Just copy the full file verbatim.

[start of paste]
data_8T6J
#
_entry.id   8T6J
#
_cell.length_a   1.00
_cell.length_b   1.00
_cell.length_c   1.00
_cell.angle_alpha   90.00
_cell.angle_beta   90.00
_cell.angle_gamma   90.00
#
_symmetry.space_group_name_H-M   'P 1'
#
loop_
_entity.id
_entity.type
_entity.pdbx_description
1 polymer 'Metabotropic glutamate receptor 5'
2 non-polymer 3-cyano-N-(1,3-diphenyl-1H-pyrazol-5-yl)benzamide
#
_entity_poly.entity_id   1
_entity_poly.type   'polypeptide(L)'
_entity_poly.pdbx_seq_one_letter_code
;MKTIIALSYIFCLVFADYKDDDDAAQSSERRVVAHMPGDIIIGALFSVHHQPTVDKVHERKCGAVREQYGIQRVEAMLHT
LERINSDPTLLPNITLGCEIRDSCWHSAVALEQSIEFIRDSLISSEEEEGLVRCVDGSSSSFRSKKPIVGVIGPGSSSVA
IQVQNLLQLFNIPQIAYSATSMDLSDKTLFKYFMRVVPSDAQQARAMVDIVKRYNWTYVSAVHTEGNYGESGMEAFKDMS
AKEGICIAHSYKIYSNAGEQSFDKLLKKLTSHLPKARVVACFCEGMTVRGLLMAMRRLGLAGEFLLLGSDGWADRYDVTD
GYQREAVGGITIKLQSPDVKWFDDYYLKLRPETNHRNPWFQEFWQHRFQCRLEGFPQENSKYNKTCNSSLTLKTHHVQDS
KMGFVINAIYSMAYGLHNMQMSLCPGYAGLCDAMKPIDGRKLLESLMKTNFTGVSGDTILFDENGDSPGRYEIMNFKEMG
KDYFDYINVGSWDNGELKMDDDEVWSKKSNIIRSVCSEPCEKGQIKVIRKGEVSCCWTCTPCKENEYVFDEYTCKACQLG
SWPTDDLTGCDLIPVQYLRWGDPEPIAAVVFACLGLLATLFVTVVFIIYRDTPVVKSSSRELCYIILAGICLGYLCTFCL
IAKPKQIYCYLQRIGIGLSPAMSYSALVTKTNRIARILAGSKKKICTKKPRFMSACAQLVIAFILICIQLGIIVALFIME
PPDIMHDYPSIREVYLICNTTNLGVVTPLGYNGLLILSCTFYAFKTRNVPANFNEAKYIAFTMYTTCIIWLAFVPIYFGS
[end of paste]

data_8T6J
#
_entry.id   8T6J
#
_cell.length_a   1.00
_cell.length_b   1.00
_cell.length_c   1.00
_cell.angle_alpha   90.00
_cell.angle_beta   90.00
_cell.angle_gamma   90.00
#
_symmetry.space_group_name_H-M   'P 1'
#
loop_
_entity.id
_entity.type
_entity.pdbx_description
1 polymer 'Metabotropic glutamate receptor 5'
2 non-polymer 3-cyano-N-(1,3-diphenyl-1H-pyrazol-5-yl)benzamide
#
_entity_poly.entity_id   1
_entity_poly.type   'polypeptide(L)'
_entity_poly.pdbx_seq_one_letter_code
;MKTIIALSYIFCLVFADYKDDDDAAQSSERRVVAHMPGDIIIGALFSVHHQPTVDKVHERKCGAVREQYGIQRVEAMLHT
LERINSDPTLLPNITLGCEIRDSCWHSAVALEQSIEFIRDSLISSEEEEGLVRCVDGSSSSFRSKKPIVGVIGPGSSSVA
IQVQNLLQLFNIPQIAYSATSMDLSDKTLFKYFMRVVPSDAQQARAMVDIVKRYNWTYVSAVHTEGNYGESGMEAFKDMS
AKEGICIAHSYKIYSNAGEQSFDKLLKKLTSHLPKARVVACFCEGMTVRGLLMAMRRLGLAGEFLLLGSDGWADRYDVTD
GYQREAVGGITIKLQSPDVKWFDDYYLKLRPETNHRNPWFQEFWQHRFQCRLEGFPQENSKYNKTCNSSLTLKTHHVQDS
KMGFVINAIYSMAYGLHNMQMSLCPGYAGLCDAMKPIDGRKLLESLMKTNFTGVSGDTILFDENGDSPGRYEIMNFKEMG
KDYFDYINVGSWDNGELKMDDDEVWSKKSNIIRSVCSEPCEKGQIKVIRKGEVSCCWTCTPCKENEYVFDEYTCKACQLG
SWPTDDLTGCDLIPVQYLRWGDPEPIAAVVFACLGLLATLFVTVVFIIYRDTPVVKSSSRELCYIILAGICLGYLCTFCL
IAKPKQIYCYLQRIGIGLSPAMSYSALVTKTNRIARILAGSKKKICTKKPRFMSACAQLVIAFILICIQLGIIVALFIME
PPDIMHDYPSIREVYLICNTTNLGVVTPLGYNGLLILSCTFYAFKTRNVPANFNEAKYIAFTMYTTCIIWLAFVPIYFGS